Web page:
Automatic Volumetric Analysis of the Left Ventricle in 3D Apical Echocardiographs
Apically-acquired 3D echocardiographs (echoes) are becoming a standard data component in the clinical evaluation of left ventricular (LV) function. Ejection fraction (EF) is one of the key quantitative biomarkers derived from echoes and used by echocardiographers to study a patient's heart function. In present clinical practice, EF is either grossly estimated by experienced observers, approximated using orthogonal 2D slices and Simpson's method, determined by manual segmentation of the LV lumen, or measured using semi-automatic proprietary software such as Philips QLab-3DQ. Each of these methods requires particular skill by the operator, and may be time-intensive, subject to variability, or both.
To address this, I have developed a novel, fully automatic method to LV segmentation in 3D echoes that offers EF calculation on clinical datasets at the push of a button. The solution is built on a pipeline that utilizes a number of image processing and feature detection methods specifically adopted to the 3D ultrasound modality. It is designed to be reasonably robust at handling dropout and missing features typical in clinical echocardiography. It is hypothesized that this method can displace the need for sonographer input, yet provide results statistically indistinguishable from those of experienced sonographers using QLab-3DQ, the current gold standard that is employed at Duke University Hospital.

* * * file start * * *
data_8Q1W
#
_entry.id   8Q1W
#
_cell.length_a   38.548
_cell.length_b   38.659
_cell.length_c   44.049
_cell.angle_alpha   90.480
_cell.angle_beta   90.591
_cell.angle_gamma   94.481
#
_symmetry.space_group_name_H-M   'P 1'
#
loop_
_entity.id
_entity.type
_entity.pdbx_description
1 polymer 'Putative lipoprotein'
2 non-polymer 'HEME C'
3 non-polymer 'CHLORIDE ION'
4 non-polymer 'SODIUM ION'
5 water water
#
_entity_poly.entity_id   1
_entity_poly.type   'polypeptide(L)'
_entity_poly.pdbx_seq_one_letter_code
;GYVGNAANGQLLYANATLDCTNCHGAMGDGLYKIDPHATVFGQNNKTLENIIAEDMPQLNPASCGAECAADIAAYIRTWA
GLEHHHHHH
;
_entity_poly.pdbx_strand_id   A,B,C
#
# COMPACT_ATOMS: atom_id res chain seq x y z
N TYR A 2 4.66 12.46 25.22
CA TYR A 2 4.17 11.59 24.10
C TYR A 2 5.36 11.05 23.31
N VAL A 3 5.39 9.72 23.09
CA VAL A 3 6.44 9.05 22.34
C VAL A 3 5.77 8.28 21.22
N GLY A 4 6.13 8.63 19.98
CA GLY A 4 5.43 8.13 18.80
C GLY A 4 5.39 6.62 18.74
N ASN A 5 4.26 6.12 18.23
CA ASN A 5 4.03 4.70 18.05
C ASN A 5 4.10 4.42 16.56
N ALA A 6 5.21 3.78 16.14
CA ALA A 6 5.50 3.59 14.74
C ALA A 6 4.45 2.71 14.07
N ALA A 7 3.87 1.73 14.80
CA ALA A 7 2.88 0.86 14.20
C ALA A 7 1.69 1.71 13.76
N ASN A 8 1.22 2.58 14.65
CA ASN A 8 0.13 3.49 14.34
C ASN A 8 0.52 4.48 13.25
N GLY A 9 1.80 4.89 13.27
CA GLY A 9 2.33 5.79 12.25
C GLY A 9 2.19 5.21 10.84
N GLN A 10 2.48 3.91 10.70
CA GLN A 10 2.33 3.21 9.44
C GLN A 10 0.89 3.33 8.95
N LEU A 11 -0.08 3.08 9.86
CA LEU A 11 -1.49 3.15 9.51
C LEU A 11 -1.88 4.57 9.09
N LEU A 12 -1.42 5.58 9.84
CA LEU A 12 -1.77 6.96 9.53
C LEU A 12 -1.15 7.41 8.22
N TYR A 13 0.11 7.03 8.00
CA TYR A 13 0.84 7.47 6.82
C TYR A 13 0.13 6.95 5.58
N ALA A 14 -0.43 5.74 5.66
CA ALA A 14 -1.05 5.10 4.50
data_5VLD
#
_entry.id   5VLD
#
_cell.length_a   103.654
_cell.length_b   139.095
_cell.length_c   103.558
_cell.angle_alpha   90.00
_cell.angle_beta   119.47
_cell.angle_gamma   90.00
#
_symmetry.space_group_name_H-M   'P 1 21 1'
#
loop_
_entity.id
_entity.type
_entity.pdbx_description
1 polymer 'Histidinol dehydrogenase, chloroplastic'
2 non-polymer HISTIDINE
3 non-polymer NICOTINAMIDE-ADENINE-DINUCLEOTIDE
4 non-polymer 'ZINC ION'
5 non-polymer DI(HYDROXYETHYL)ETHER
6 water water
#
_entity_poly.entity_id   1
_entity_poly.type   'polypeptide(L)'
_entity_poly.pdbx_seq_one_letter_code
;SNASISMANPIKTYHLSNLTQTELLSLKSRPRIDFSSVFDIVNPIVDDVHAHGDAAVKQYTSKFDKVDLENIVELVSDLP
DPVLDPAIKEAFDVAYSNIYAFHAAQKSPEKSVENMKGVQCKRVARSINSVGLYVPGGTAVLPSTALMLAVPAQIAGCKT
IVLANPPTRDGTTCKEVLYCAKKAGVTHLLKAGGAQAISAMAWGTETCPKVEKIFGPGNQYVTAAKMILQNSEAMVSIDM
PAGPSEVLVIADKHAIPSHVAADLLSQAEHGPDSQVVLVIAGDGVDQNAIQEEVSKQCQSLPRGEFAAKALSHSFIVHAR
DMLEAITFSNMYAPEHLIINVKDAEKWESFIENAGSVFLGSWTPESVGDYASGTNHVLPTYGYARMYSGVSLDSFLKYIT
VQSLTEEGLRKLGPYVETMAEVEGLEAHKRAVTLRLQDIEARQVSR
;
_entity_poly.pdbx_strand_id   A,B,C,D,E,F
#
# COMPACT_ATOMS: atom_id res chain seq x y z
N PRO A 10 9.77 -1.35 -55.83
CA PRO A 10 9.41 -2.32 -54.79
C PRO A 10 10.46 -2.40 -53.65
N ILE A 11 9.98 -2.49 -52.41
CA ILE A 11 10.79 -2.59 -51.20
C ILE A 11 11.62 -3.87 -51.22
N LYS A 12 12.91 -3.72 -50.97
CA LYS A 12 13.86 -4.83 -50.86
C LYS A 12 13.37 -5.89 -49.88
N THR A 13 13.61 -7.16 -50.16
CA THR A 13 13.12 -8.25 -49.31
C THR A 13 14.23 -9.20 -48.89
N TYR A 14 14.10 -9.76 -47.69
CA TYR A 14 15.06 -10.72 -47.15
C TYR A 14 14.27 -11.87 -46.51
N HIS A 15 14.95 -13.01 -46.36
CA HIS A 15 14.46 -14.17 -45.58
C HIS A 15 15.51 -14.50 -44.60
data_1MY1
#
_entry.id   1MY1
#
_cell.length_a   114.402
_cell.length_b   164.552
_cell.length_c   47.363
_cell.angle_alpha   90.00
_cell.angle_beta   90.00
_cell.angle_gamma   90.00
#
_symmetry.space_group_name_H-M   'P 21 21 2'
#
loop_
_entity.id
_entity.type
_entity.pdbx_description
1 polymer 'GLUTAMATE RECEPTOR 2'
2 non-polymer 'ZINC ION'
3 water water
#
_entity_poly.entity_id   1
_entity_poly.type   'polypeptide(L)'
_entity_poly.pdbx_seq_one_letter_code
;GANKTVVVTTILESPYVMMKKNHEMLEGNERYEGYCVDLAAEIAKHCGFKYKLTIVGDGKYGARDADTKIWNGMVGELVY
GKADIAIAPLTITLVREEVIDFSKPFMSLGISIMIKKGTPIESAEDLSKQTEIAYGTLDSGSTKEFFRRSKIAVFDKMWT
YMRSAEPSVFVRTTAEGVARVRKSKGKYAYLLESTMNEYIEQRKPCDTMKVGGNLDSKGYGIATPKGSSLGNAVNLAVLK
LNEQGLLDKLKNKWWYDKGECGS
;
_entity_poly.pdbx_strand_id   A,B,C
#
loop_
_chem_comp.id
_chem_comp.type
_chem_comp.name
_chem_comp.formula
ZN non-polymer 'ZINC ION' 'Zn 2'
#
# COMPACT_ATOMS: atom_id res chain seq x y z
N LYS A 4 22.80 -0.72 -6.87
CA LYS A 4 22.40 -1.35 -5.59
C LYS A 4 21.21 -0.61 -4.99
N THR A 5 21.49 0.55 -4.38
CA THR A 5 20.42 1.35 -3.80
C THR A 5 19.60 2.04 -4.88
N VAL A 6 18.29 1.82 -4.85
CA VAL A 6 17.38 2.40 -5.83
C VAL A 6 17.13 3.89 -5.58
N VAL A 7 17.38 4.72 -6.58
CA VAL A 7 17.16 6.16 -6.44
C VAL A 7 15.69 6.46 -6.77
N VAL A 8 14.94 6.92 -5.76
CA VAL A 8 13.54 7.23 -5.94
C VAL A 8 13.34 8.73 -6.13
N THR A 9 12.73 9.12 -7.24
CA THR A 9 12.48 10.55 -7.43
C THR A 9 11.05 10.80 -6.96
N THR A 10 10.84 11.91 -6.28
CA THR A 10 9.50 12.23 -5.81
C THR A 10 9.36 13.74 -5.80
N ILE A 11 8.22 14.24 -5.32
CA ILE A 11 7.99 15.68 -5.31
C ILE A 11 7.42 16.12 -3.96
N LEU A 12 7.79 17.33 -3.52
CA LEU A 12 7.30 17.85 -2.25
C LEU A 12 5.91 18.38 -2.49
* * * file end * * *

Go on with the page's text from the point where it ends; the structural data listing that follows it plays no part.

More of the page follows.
A pre-clinical validation set, which was also used for iterative algorithm development, consisted of 70 cases previously seen at Duke. Of these, manual segmentations of 7 clinical cases were compared to the algorithm. The final algorithm predicts EF within ± 0.02 ratio units for 5 of them, and ± 0.09 units for the remaining 2 cases, within common clinical tolerance. Another 13 of the cases, often used for sonographer training and rated as having good image quality, were analyzed using QLab-3DQ, in which 11 cases showed concordance (± 0.10) with the algorithm. The remaining 50 cases retrospectively recruited at Duke and representative of everyday image quality showed 62% concordance (± 0.10) of QLab-3DQ with the algorithm. The fraction of concordant cases is highly dependent on image quality, and concordance improves greatly upon disqualification of poor quality images. Visual comparison of the QLab-3DQ segmentation to my algorithm overlaid on top of the original echoes also suggests that my method may be preferable or of high utility even in cases of EF discordance. This paper describes the algorithm and offers justifications for the adopted methods. The paper also discusses the design of a retrospective clinical trial now underway at Duke with 60 additional unseen cases intended only for independent validation.
Medical imaging and radiology
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